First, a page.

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Page 18 Leeds Catholic Post First Friday of the Month SINGLE CATHOLICS (appeals mostly to over 35s) meet for mass at 7.30pm at Our Lady of Lourdes church, 130 Cardigan Rd, Headingley, Leeds LS6 3BJ, and a social afterwards. Events held during the month include walks, meals, cinema, theatre etc. For further details tel Sean (Chair) 07811 468939. Leeds Cathedral 20-35 Group Young people (20-35 years old) who attend St. Anne`s Cathedral in Leeds meet regularly every Thursday for spiritual, social and charitable activities. For further details search Facebook for “,Leeds Cathedral 20-35 Group”,, phone 07816 891872 or 07759 591233 or email email@example.com Crusade Mass The crusade Mass and Rosary of Mary Immaculate is held at St Patrick`s Church, Bradford, on the first Saturday of the Month after 12.15pm Mass , Second Sunday of Month 2pm Meeting of Bradford Fraternity of the Secular Franciscan Order at St. Anthony`s Convent, Clayton, Bradford.` `Third Sunday of Month 2.30pm Meeting of Leeds Fraternity of the Secular Franciscan Order at the Cathedral. Ampleforth Renewal Community Ampleforth Abbey, meet 1st Sunday each month, at Ampleforth. 11 .30am Praise, Speaker, Sharing Groups, Reconciliation, Exposition, Finishing with Mass and Healing at 4.00pm. All enquiries: Seamus McEneaney 01429 426181 Monthly Vocations Mass Mount St Joseph’,s Chapel 11am First Wednesday of Month. Calix: An organisation for those recovering from addiction and working the 12 Step Programme of AA so that they can develop and deepen their relationship with Jesus as their Higher Power. Meets on the First Sunday of every month at Corpus Christi Church, Neville Rd. Osmondthorpe. Leeds. Mass at 4.30pm followed by meeting. Contact: Fr. Michael on 01977 510266 Helpers of Gods precious infants, prayer vigils, regular weekly prayer vigils at Marie Stopes Abortuary, 7 Barrack Road.LS7 4AB, next to Jaguar car showrooms. Fridays 12-30 to 1- 30, and Saturdays 9am-l1am. Monthly all night vigil of reparation in St Marys Horsforth 12th of every month, 9-30pm to 6am . Other times variable. Further details Pat 0113 2582745 Rosary rally Sat Oct 9th 2010 12-30pm Leeds cenotaph, outside art gallery, Headrow. Contact 07747698553/ or 0113 2582745 Leeds Schola Gregoriana The Schola meets on the 2nd Saturday of each month (except August), at 2.00 p.m., for rehearsal, followed by sung Latin (Vigil) Mass in the Ordinary Form, fulfilling the Sunday Obligation. An opportunity to learn and sing Gregorian Chant on a regular basis. Contact Michael Murphy (Director) on 07810 808 530, or Peter Lawley (01423 884274), or Rev. G.M. Parfitt (01756 793794). Days Of Renewal St. Wilfid`s Deanery Day of Renewal led by Fr. Stephen Wright OSB. Second Saturday of the month beginning Sat. March 10th from 12 noon to 4pm. Venue St. Aelred`s Church hall, Woodlands Drive, Harrogate. Please bring a contribution for a shared table lunch. For more information ring Dolores Omand 01423870789 or visit the Diocesan web site www.ccrleeds.org Diary A few moments for thought and prayer ",O Holy Spirit, renew your wonders in this our day, as by a new Pentecost,", Blessed John XXIII Second Vatican Council, 1962 Be Still Deadline: For receipt of material for next edition: June 1st 2012 Parishes receive their copies: 17th June 2012 Send articles, reports &, pictures: Mr John Grady, Hinsley Hall, 62 Headingley Lane, Leeds LS6 2BX. Send text as word doc, pictures as jpeg, e-mail to: firstname.lastname@example.org Tel: 0113 261 8022. Advertising Deadline June 11th Please note paid-for advertising is dealt with by: Louise Ward Hinsley Hall, 62 Headingley Lane, Leeds LS6 2BX Telephone: 0113 261 8028 Email: email@example.com Your Cath Post Wednesday 23 May 10.30am VGs’, Meeting, Bishop’,s House, 6.30pm Confirmation, St Anne’,s, Keighley Thursday 24 May 11am Meeting of Northern Bishops, Hinsley Hall, 6.30pm Confirmation, St Mary’,s Halifax Friday 25 May 6pm Confirmation, St John’,s, Normanton, 7.30pm Confirmation, SS Peter &, Paul, Wakefield Saturday 26 May 6pm Mass for those received into the Catholic Church at Easter, Leeds Cathedral Tuesday 29 May 6.30pm Confirmation, Corpus Christ, Leeds Wednesday 30 May 10am St Bede’,s Trustees’, Meeting, St Bede’,s School, Bradford, 6pm Confirmation, St Winefride’,s, Bradford, 7.30pm Confirmation, St Winefride’,s, Bradford Thursday 31 May 10.30am VGs’, Meeting, Bishop’,s House, 6.30pm Confirmation, St Mary’,s, Selby Friday 1 June 6pm Confirmation, St Robert’,s, Harrogate 7.30pm Confirmation, St Joseph’,s, Wetherby Thursday 7 June 10.30am VGs’, Meeting, Bishop’,s House Friday 8 June 11am Chapter Meeting, Leeds Cathedral Sunday 10 to Sunday 17 June Eucharistic Congress, Dublin Friday 22 June 10.30am Meeting with Diocesan Finance Board &, Trustee Directors, Hinsley Hall, 2pm VGs’, Meeting, Bishop’,s House Sunday 24 June 2pm Corpus Christi Procession, Mount St Joseph’,s, Leeds Tuesday 26 to Thursday 28 June Theology Symposium, Leeds Trinity University College, Horsfoth Friday 29 June 10am Governors’, Meeting, Leeds Trinity University College, Horsforth Bishops Engagements –, May/June 2012 THE BISHOP OF LEEDS Pastoral Letter Fourth Sunday of Easter 2012 My dear brothers and sisters in Christ, Today the Church invites us to reflect on Jesus as the Good Shepherd –, the One who lays down his life for his sheep. It is wonderful to think that although Jesus is God, he still needs us to help him to make present the work of the Good Shepherd who cares so tenderly for his sheep and goes out of his way to rescue them. The Lord’,s need for us is one of the mysteries of our faith and one that Pope Benedict XVI, when he was with us in 2010, explored in his homilies. He told our young people at Hyde Park, for example, that Jesus “,needs”, families, teachers, and religious women and men who are contemplative or actively engaged in pastoral work. “,And he needs priests”, he told them, “,good and holy priests, men who are willing to lay down their lives for their sheep.”, In this diocese we are blessed in our homes, in our parishes and schools with wonderful young people who, when they discover that they are needed, flourish. It is a great joy to witness each year in Lourdes how very generous and loving they are. Without hesitation they roll up their sleeves, pushing the sick and infirm around in wheelchairs and helping in all sorts of ways and always with a most endearing cheerfulness. How wonderful to think that Jesus needs their energy and their generosity. What great blessings that brings to all of us. Today, is Vocations Sunday and I should like to say how much Jesus need priests to care for his flock. It is in the celebration of the Mass and sacraments that Christ, through the ministry of his priests, becomes present to us. Through their preaching, he encourages us. Through their pastoral work, he reaches out to us in a special way. They are there with us in times of joy and in times of sorrow. Like the Good Shepherd, the priest is called upon not only to know his flock, but to be known by them as a father and a brother. He is our privileged companion on our journey through life. We are all in need of his ministry and whether we are rich or poor, famous or not, it is the priest alone who brings to us God’,s healing and forgiveness. Although a priest is a human being, it is through the Sacrament of Holy Orders that he is called to be another Good Shepherd, another Christ among us. I know from my parish visitations, how much you value our priests as, indeed, they do you. The long tradition within our communities of mutual affection between priest and people is an aspect of our Church’,s life of which we are rightly proud. Some years ago on this Sunday, I asked you to pray each day for an increase of vocations in our diocese. It is a source of joy and encouragement, therefore, to know that we currently have 14 men from among us studying for the priesthood. I am convinced that many more young men are also being called to answer that same call to follow the example of the Good Shepherd and to become our priests. Your prayers will help them to respond generously in the same way that others have done before. I thank you for your commitment to begging the Lord of the harvest to send more labourers to care for us as his priests. Praying for vocations is so very, very important and, indeed, a duty for each of us. The Lord is moved by our prayers. While asking you to pray for an increase of vocations in all of our parishes, I also need to ask you to be generous in giving to today’,s collection for the Priests’, Training Fund. Since we now have more seminarians for the diocese the cost of training them has obviously increased. Our young men have shown themselves to be generous as they prepare to lay down their lives for us as priests. I know that you too will be similarly generous in helping them by your prayers and your sacrifices to assist in their training and in the encouragement of others to follow in their footsteps. With the assurance of my own prayers for each of you and with my blessing, yours devotedly in Christ, + Arthur Roche Bishop of Leeds Catholic Schools in academy proposal Angela Cox, Principle Officer For Education The Diocese has given conditional approval for eight Catholic schools in the Wakefield and Leeds area to consider in more depth whether to become academies from September. The proposal is that six primary schools, St Ignatius, Ossett, Sacred Heart, Hemsworth, St John the Baptist, Normanton, St Joseph’,s s at Castleford and Pontefract and St Benedict’,s in Garforth along with two high schools, St Wilfrid’,s and St Thomas a Becket will come together as eight academies under a single trust. Other Catholic schools in the area may join them at a later date. The schools are currently consulting jointly on the proposal with the consultation process running until the end of May. Details are available on the website http://www.dolcmat1.org/ The schools have worked together for several terms to plan how they would take the proposal forward. Key to this has been the writing of a mission statement that extends to the principles which will guide their Catholic multi academy trust. The schools are and will remain distinctively Catholic schools serving Catholic children, especially the children of the local parishes. Much will superficially remain the same. Each academy will retain its individual identity and to many parents little will seem different. Most of our children already attend the ‘,nearest’, school. It is is recognised that the success of the academy trust is to ensure that the `distinctiveness` of Catholic education continues. However, the conversion to academy status will allow the schools to meet the needs of their pupils more effectively as well as providing further development opportunities for all staff Proposed Mission Statement for Wakefield Area Catholic Multi Academy Trust With Jesus Christ at the centre of the life of the Trust, we seek to provide learning communities offering the highest possible standards of education. We are committed to working in partnership and trust for the common good. We strive to encourage and empower children and young people to recognise and realise their God-given potential and to discern their vocation in life. As learning communities inspired by faith, we celebrate achievement, offering each other challenge and support, as together we follow Christ in self-giving love and service.
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Leeds Catholic Post Page 19 F r Hugh Curristan was born on 20th May 1925 in Co Donegal, Ireland. He studied for the priesthood at All Hallows College, Dublin where he was ordained for the Leeds diocese on 17th June 1951. After ordination Bishop Heenan appointed him to the parish of Christ the King, Bramley as assistant to Fr Michael Magner. From 1954-55 he was on the staff of Leeds Cathedral and then became a curate at St Joseph’,s, Moorthorpe. In 1960 he moved to St Mary’,s, Batley. In 1963 Fr Curristan joined the Leeds Diocesan Mission in Peru, recently established by Bishop Dwyer, where he remained until 1969. He was appointed to a new parish, dedicated to the Most Holy Redeemer, in one of the shanty towns of the capital Lima and it was four years before he was able to acquire the land necessary to build a new church for the local people. His eventual legacy there was a thriving Catholic community During his last year in Peru the parish was visited by Bishop Wheeler who commended Fr Curristan and the other priests for ‘,living the life of the people and espousing their cause’, which had ‘,given them new hope’,. They had, he said, shown considerable leadership in helping the people to better their conditions and in establishing a new vision of ‘,a Church which serves the people as well as serving God’,. This was a constant theme in Fr Curristan’,s career wherever he served, as he always had a particular ministry to the poor and homeless. When he returned to the diocese in September 1969 Fr Curristan became the parish priest of St Columba’,s, Halifax. Two years later Bishop Wheeler asked him to take charge of English Martyrs parish in York. He was to remain there for the next thirty years until his retirement in 2001. In 1982 English Martyrs was one of two York parishes which were transferred to the Diocese of Middlesbrough and thereafter he was a priest of Leeds’, sister diocese. In the same year the parish marked its centenary and the golden jubilee of the church and Fr Curristan led the celebrations, which took place shortly before the visit of Pope John Paul II to York. During his years in the city Fr Curristan served as chaplain to four Lord Mayors and took a leading role in the staging of the York Mystery Plays, in general he did much to raise the profile of the Catholic Church in the City of York. Fr Curristan was well-known as an accomplished musician and entertainer. Indeed, but for his calling to the priesthood, it is possible if not probable that he would have pursued such a career in his native Ireland. As it was, in both Leeds and Middlesbrough he was always generous in giving his time and talents in aid of charitable causes. Together with several other clergy he performed in what became known as the Holy Road Show, raising funds for CAFOD in particular. By the time of his diamond jubilee in 2011 Fr Curristan had returned to live in Ireland and to mark the occasion he received a special visit from Bishop Terry Drainey of Middlesbrough. He died in Letterkenny on 27th March 2012 and his funeral took place two days later at St Agatha’,s Church, Clar. The Requiem Mass was celebrated by Bishop Drainey and Bishop Roche was represented by Canon John Nunan. Fr Curristan will be remembered as man of joyful faith, good humour and kind hospitality, whose character and ministry brought light into the lives of the individuals and communities he served for half a century. May he rest in peace. Rev Hugh Curristan C anon Martin Forde was born on 29th October 1941.He was the eldest of five brothers from a farming family in Kilcornan near Clarenbridge in County Galway. He studied for the priesthood at St Patrick’,s College in Carlow and was ordained for the Leeds diocese at Carlow Cathedral on 8th June 1968. From 1968 until 1984 he was assistant priest at a number of parishes in the diocese –, the Sacred Heart, Goldthorpe (1968-72), St Theresa’,s, Leeds (1975-79) and St Anne’,s Cathedral (1972-75 and 1979-84). He later recalled that his arrival in a South Yorkshire parish (before the creation of the Diocese of Hallam) was something of a culture shock, coming as he did from the rural west of Ireland. But he found Goldthorpe people friendly and got to know a number of mining families who also had Irish roots. In later life he said that he contemplated retiring to Ireland eventually but he also felt that having lived in England for so long he had become more attuned to the Church in this country than in present- day Ireland. In 1984 Bishop Wheeler appointed Fr Forde as Parish Priest of the Holy Spirit, Stanningley. His reputation as an able administrator in part explains his next appointment, under Bishop Konstant in 1986, to St Patrick’,s, Huddersfield, one of the biggest parishes in the diocese. For the next fourteen years Fr Forde served this historic parish with great care, devotion and humility. He is still remembered there, as elsewhere, for his characteristically brief, yet thoughtful and powerful sermons. He returned to Leeds in 2000 as the Parish Priest of the Immaculate Heart at Moortown and then moved to Saints Peter and Paul, Yeadon in 2006. He was appointed a member of the Cathedral Chapter by Bishop Roche in 2008. Canon Forde died in St James’,s Hospital, Leeds after a short illness on Sunday 22nd April 2012. His body was received into the church at Yeadon a week later when Mass was celebrated by Bishop Roche. The preacher was Mgr Donal Lucey, Canon Forde’,s classmate for seven years in the seminary at Carlow. His Funeral Mass, led by the Bishop, took place at Leeds Cathedral on Monday 30th April. On this occasion the homily was delivered by Fr James Leavy, who paid warm tribute to his friend, seeing in him all the qualities of the ‘,faithful servant’, of the People of God. Canon Forde’,s body was later taken to Ireland for burial in his home parish. Canon Forde will be mourned by his brother priests, very many of whom attended his funeral, and by the people of Yeadon and all his former parishioners. He was well-known as a very reserved and unassuming man, but for all that he was also recognised by clergy and laity alike as an extremely effective and successful pastor, and a sympathetic counsellor able to draw on the knowledge and wisdom acquired from his many years of experience as a priest. In all his parishes over that time he was held in great respect and affection by the people and the numbers who were present at his funeral rites were an eloquent testimony to that fact. Canon Martin Forde MARIAPOLIS 2012 23rd-27th July LEICESTER T he Mariapolis is an annual event organised by the Focolare Movement which works for unity. The Focolare draws its inspiration from Christ’,s prayer “,May they all be one”, (Jn 17:21). The UK Mariapolis this year will be held at the University of Leicester and is one of many taking place in every corner of the globe. If you are looking for a different kind of experience this summer, something that is not simply a holiday, retreat or conference, then the Mariapolis is the perfect event for you. The Mariapolis is a temporary ‘,town’, where the message of love contained in the Gospel is transmitted through doing the great and small things of everyday life. It is a break with a difference, open to everyone, with talks, moments of reflection, outings, workshops and programmes for children. Further information can be obtained from the Focolare: firstname.lastname@example.org 0113 274 2908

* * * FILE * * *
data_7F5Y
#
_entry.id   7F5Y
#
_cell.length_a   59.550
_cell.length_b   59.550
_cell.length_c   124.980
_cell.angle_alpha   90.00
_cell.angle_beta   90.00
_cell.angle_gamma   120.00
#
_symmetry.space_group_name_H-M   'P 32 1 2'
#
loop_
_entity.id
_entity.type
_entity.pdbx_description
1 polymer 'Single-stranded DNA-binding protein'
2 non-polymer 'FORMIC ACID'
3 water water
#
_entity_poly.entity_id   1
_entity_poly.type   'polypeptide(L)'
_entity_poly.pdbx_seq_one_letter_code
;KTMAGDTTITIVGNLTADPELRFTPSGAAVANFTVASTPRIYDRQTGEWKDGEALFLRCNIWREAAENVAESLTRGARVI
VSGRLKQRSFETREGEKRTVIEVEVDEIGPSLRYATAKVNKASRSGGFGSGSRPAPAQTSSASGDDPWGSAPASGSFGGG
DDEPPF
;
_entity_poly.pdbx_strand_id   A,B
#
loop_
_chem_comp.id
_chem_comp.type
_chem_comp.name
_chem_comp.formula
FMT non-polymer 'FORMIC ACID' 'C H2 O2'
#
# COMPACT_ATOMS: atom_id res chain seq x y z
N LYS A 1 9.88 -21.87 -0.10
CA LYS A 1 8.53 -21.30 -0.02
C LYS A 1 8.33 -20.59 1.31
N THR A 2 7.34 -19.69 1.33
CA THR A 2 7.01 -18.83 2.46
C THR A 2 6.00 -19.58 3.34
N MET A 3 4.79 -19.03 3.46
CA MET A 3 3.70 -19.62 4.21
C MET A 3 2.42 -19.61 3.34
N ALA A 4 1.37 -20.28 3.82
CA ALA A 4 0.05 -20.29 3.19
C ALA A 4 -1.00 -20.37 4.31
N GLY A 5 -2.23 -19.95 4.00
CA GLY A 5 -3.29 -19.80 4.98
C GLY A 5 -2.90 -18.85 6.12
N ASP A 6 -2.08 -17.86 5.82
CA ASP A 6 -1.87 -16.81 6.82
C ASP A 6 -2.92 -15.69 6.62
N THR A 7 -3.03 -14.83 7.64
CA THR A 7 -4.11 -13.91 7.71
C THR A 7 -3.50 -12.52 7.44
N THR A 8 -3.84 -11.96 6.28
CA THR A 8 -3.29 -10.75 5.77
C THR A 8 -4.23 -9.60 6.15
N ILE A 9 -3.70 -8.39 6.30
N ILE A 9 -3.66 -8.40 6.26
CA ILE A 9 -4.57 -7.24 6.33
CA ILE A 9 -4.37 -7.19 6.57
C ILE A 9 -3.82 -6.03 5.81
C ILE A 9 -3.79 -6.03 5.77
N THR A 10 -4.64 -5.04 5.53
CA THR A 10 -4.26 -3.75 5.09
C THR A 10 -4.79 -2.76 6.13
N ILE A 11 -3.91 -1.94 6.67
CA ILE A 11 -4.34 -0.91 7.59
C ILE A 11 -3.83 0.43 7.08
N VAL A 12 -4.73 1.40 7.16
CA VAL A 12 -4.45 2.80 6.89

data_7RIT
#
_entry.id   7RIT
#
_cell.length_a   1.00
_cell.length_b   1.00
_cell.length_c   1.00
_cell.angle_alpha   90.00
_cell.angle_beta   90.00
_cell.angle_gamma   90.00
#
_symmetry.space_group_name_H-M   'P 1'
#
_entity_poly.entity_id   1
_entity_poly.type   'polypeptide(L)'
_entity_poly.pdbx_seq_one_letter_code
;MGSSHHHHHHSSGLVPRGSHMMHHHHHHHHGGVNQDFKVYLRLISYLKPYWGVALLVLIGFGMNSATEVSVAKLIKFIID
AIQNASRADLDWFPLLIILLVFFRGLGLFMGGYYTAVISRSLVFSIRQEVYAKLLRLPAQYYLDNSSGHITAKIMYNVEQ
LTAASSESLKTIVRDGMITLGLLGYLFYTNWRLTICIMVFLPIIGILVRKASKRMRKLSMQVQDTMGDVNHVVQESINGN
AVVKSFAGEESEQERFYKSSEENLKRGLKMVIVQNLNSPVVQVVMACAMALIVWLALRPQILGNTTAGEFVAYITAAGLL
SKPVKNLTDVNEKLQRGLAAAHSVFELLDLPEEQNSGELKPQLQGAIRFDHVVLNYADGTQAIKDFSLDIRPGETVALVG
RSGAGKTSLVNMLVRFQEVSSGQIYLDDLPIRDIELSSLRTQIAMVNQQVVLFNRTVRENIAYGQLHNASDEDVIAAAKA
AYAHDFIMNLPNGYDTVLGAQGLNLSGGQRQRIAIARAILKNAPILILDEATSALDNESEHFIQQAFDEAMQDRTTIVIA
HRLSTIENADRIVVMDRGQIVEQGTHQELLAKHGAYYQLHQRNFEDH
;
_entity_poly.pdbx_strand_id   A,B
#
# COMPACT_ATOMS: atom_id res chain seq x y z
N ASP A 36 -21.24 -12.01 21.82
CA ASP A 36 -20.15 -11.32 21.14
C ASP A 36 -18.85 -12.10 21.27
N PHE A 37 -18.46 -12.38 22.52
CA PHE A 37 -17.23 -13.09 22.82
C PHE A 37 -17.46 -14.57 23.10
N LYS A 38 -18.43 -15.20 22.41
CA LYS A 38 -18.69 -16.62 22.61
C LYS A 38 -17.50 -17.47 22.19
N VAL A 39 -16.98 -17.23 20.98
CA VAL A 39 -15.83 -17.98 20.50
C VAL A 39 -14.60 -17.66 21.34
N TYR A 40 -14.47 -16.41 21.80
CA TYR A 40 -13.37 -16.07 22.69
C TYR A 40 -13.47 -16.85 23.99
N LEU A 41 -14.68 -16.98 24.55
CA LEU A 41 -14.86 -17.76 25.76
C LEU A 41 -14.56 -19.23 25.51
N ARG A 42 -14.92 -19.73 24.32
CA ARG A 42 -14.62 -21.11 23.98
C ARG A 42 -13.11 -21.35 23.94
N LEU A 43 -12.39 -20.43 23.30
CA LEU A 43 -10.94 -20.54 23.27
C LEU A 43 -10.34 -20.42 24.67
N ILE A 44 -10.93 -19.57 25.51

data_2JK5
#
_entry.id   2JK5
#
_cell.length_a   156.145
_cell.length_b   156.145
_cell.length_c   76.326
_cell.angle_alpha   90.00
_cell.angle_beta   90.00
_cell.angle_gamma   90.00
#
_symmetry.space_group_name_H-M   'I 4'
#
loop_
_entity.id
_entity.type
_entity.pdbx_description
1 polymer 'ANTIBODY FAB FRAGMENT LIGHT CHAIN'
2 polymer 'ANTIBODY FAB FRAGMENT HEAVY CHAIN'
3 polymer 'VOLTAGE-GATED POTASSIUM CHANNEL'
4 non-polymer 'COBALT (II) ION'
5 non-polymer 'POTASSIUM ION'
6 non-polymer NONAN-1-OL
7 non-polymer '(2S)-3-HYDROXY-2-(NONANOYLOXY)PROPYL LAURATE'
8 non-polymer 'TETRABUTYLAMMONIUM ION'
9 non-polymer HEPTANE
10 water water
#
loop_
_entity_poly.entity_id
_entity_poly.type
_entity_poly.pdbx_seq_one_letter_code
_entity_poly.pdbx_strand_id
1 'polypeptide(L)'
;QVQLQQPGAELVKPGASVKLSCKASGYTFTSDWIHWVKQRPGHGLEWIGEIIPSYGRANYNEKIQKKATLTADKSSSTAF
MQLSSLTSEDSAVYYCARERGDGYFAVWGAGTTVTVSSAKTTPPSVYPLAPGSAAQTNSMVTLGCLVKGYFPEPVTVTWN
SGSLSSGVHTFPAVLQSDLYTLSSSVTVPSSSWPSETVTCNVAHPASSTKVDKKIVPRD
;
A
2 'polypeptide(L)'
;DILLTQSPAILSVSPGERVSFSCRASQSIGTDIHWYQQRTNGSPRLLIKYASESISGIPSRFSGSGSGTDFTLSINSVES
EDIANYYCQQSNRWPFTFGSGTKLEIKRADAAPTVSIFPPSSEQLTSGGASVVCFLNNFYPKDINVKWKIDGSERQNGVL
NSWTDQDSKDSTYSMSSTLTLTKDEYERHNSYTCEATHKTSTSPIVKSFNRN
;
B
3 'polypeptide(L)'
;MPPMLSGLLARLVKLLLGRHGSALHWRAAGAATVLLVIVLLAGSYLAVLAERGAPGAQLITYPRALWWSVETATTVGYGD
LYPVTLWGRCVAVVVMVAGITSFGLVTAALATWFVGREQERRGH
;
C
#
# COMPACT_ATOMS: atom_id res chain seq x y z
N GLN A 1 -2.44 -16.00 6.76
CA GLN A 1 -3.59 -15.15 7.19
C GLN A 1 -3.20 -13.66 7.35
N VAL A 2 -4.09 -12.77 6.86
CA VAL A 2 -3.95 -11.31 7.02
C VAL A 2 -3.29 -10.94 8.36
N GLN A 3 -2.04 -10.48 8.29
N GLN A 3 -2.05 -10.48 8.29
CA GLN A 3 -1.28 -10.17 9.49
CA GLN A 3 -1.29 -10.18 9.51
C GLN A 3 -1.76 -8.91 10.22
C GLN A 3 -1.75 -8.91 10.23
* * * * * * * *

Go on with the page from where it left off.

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Page 20 Supporters celebrate with Sylvia “,Without you I can do nothing”, O ver 400 supporters from many parts of the country gathered in St. Anne’,s Cathedral Leeds on Sunday 22 April to celebrate and give thanks for Sylvia Wright’,s 30 years of dedicated service to poor, sick and disabled people in Tamil Nadu, Southern India. The Lord Mayor of Leeds, Cllr Rev Alan Taylor, was welcomed by Mgr Philip Moger, Dean of the Cathedral, and he was joined by other distinguished guests, civic and church leaders as well as Sylvia herself who was on a short visit back to Leeds. The Service of Celebration &, Thanksgiving was the climax of several events, organised by the Sylvia Wright Trust, to mark Sylvia’,s achievements since she sold all her possessions, left her home and Holy Name Parish to travel alone to a remote and very poor part of India in 1982. Mgr Moger led the gathering prayer for the large congregation: “,We have come from many places for a little while. We have come on journeys of our own to a place where journeys meet. So here in this sacred place, let us take time together to give thanks to God for all that has been achieved by Sylvia and her supporters over the last 30 years. For when paths cross and friends gather there is much to celebrate.”, The Rt Rev David Konstant, Emeritus Bishop of Leeds reflected on his visits to Tiruvannamalai where Sylvia still works at the age of 74. He had noticed five important qualities which characterised Sylvia and her staff: generosity (“,time and smiles”,), cheerfulness (“,the Lord is a cheerful giver”,), energy (“,a genuine enthusiasm for what we are doing”,), compassion (“,a trouble shared is a trouble halved”,), foolishness (“,being a fool for Christ’,s sake”,). His tribute brought warm applause from the congregation. Prayers were introduced by Rev Dr Elizabeth Smith, Chair of Leeds Methodist District, who complimented the congregation on its excellent singing of “,Love Divine All Loves Excelling”, by Charles Wesley. Coloured candles brought up by pupils at supporting schools accompanied the prayers: for the hospital, the school for deaf children, the day centres for severely disabled children, the Nursing College, India and all Sylvia’,s supporters. A special rainbow candle was lit during the prayer for Sylvia. Sylvia Wright’,s words “,Without you I can do nothing”, set the theme of the service. She insisted that she was “,just a very ordinary person”, and was sorry to disappoint those expecting something special. The Word of the Lord had “,filled my mind”,. There was something deep inside everybody. She went on: “,If God had interviewed me I would not have got the job!”, Rev Kevin Watson, The Moderator URC Yorkshire Province, who led the Our Father, said: “,Sylvia, we are not disappointed by you –, we are inspired!”, The Cathedral Choir directed by Benjamin Saunders sang music of the highest quality, this included pieces by Duruflé,, Handel and Palestrina as well as the beautiful version of The Beatitudes by Arvo Pä,rt. Benjamin had heard Sylvia’,s choice of music in her ‘,One on One’, interview with Liz Green on BBC Radio Leeds on 19 April and, imaginatively, played powerful extracts from Verdi’,s Aida and Dvoř,á,k’,s New World Symphony on the organ before and after the service. Tony Allinson, Chairman of the Sylvia Wright Trust, thanked everybody involved in the service and said it was good to see so many churches participating. “,We try to be as ecumenical here as Sylvia is in India”,. A representative of the Leeds Hindu Temple thanked Sylvia for her devoted care for the people of Tamil Nadu and invited everybody to offer each other an Indian sign of peace. The Blessing was given by Rev Canon Tony Bundock, Rector of Leeds, before the rousing final hymn “,Now Thank We All Our God”,. Tea, cakes and samosas in the Wheeler Hall enabled a large number to enjoy an excellent social gathering afterwards. Eileen Price, a member of the Essex Group who had travelled up for the service, said: “,The whole day surpassed all our expectations and endorsed our view that Sylvia is an exceptional person.”, A recording of Sylvia’,s inspiring ‘,One on One’, interview with Liz Green on BBC Radio Leeds can be heard on the Trust’,s website: www.sylviawright.org which also has much more information, news and photographs.